But despite the two little hopeful signs I mentioned above, the sense of decline that pervades high culture in this country persists, and grows, and I, for one, feel like a dinosaur staring up at the approaching asteroid that's going to wipe me and my kind off the face of the earth. Anyone who collects books, who thinks that reading, the acquisition of knowledge, intellectual passion, is the highest pleasure life offers, cannot view the creep of ignorance, outright stupidity, and determined anti-intellectualism that seems to be one of the pillars of American self-esteem  penetrate into every corner of our national life without despairing. Young people abjure books. College students don't know who fought the Civil War. Congressmen who ought to be versed in American history don't know anything. In the book collecting world I know so well, rich  people no longer buy anything but the big highlights, "The Great Gatsby" in original dust jacket for two or three hundred thousand dollars (but no other Fitzgerald), "Moby Dick" for an astronomical amount (but no other Melville), "Ulysses" for a small fortune (but nothing else by James Joyce). This is trophy collecting, not book collecting--see, my checkbook is bigger than yours.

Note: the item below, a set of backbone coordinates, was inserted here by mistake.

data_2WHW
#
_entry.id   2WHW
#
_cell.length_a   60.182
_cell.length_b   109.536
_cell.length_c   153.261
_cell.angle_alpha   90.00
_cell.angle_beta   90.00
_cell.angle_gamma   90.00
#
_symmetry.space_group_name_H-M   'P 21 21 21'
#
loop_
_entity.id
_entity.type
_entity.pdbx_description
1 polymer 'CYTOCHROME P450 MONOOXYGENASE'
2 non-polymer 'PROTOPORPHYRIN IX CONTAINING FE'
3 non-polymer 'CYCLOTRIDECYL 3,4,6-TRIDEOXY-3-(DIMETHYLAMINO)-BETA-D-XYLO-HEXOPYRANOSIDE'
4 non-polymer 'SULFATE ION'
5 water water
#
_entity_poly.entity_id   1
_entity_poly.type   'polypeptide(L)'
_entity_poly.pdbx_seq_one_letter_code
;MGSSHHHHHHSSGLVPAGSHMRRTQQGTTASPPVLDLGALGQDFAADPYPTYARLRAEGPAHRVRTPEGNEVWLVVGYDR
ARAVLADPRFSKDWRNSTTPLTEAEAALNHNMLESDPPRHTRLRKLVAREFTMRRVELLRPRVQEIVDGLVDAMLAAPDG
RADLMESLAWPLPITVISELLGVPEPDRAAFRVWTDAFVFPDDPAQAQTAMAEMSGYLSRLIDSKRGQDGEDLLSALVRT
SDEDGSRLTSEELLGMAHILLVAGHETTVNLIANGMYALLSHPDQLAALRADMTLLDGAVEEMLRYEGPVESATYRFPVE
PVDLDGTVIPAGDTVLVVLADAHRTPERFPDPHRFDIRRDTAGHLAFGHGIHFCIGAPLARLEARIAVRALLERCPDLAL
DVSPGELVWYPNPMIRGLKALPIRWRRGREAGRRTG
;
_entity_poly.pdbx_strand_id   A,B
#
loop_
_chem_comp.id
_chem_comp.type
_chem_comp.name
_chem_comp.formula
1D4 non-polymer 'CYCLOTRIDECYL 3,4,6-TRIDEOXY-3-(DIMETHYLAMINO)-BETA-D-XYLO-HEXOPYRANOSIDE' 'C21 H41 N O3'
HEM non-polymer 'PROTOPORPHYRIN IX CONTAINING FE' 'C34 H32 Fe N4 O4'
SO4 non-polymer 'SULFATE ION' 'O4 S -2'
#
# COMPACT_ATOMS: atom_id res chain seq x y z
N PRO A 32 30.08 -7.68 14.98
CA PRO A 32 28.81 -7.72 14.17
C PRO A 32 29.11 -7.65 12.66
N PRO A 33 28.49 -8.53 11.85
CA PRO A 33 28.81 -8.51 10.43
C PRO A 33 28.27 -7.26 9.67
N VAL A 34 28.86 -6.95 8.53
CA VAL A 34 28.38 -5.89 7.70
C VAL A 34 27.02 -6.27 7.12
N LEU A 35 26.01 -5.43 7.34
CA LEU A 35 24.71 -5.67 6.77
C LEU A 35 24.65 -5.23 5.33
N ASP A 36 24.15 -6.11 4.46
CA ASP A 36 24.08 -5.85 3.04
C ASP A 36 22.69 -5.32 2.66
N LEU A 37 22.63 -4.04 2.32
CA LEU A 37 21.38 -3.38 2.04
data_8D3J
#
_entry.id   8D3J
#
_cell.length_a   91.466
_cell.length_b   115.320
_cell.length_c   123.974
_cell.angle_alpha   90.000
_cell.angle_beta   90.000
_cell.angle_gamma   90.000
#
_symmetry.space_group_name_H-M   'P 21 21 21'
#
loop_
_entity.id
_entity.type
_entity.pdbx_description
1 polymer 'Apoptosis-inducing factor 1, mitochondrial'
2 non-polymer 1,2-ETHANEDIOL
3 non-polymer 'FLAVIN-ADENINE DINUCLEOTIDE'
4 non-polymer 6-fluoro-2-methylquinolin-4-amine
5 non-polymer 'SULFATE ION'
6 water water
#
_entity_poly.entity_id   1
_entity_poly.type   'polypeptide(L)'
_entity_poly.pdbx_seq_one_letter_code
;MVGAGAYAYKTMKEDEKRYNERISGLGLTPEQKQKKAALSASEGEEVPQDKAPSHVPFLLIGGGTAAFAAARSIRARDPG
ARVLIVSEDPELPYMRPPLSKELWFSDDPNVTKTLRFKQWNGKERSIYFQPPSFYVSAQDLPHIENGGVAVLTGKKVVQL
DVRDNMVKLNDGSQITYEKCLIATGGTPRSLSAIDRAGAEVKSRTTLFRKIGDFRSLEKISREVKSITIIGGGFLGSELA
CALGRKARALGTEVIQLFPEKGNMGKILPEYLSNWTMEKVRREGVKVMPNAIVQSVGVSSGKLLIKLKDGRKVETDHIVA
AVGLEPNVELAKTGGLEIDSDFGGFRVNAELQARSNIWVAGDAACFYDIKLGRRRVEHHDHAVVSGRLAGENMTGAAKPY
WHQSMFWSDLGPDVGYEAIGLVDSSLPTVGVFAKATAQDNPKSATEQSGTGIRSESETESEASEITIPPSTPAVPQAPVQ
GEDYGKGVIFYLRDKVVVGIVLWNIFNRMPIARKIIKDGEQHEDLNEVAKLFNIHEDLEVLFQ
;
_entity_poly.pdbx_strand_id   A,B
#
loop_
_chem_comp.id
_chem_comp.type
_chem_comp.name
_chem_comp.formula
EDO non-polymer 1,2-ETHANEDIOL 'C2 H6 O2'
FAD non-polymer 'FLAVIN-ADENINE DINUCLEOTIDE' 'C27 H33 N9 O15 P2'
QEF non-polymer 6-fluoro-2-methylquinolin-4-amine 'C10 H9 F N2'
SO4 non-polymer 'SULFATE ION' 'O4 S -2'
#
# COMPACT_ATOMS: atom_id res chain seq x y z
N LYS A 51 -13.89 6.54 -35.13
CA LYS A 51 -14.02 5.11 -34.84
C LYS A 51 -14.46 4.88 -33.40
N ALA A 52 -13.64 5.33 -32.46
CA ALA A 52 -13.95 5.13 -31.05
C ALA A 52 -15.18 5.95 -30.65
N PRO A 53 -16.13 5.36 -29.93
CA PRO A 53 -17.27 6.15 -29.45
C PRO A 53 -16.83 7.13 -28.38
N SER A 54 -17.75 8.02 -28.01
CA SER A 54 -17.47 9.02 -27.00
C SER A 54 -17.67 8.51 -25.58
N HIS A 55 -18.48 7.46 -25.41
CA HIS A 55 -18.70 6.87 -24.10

I know, this is an old fart's lament. But it is connected--when Congressmen tell you that they're "not scientists" and therefore won't answer questions about global warming, well, guess what? It's their JOB to educate themselves about issues, however technical (and there's nothing that complicated about global warming), because they vote on them. I consider it my job as a citizen to keep myself informed about issues as well, because I, too, vote on them. And educating yourself means reading books. No other way is so thorough or leads to more knowledge and more understanding. But the dumbing down continues unabated, shamelessly, unconscionably, and the nation seems to be increasingly proud of its ignorance.

          What do you get from reading? A wider world. Insight. Understanding. It's like travel--it broadens the mind. It leads you to think. It can't make you think, but it offers the opportunity. It's like Mark Twain's discovery when he first saw India and the Indian people that their dark skin had a kind of glow to it, and that the colors they wore were beautiful and wild, and that he was utterly entranced.

          If you have to make that choice, in short, between eating and reading, buy books.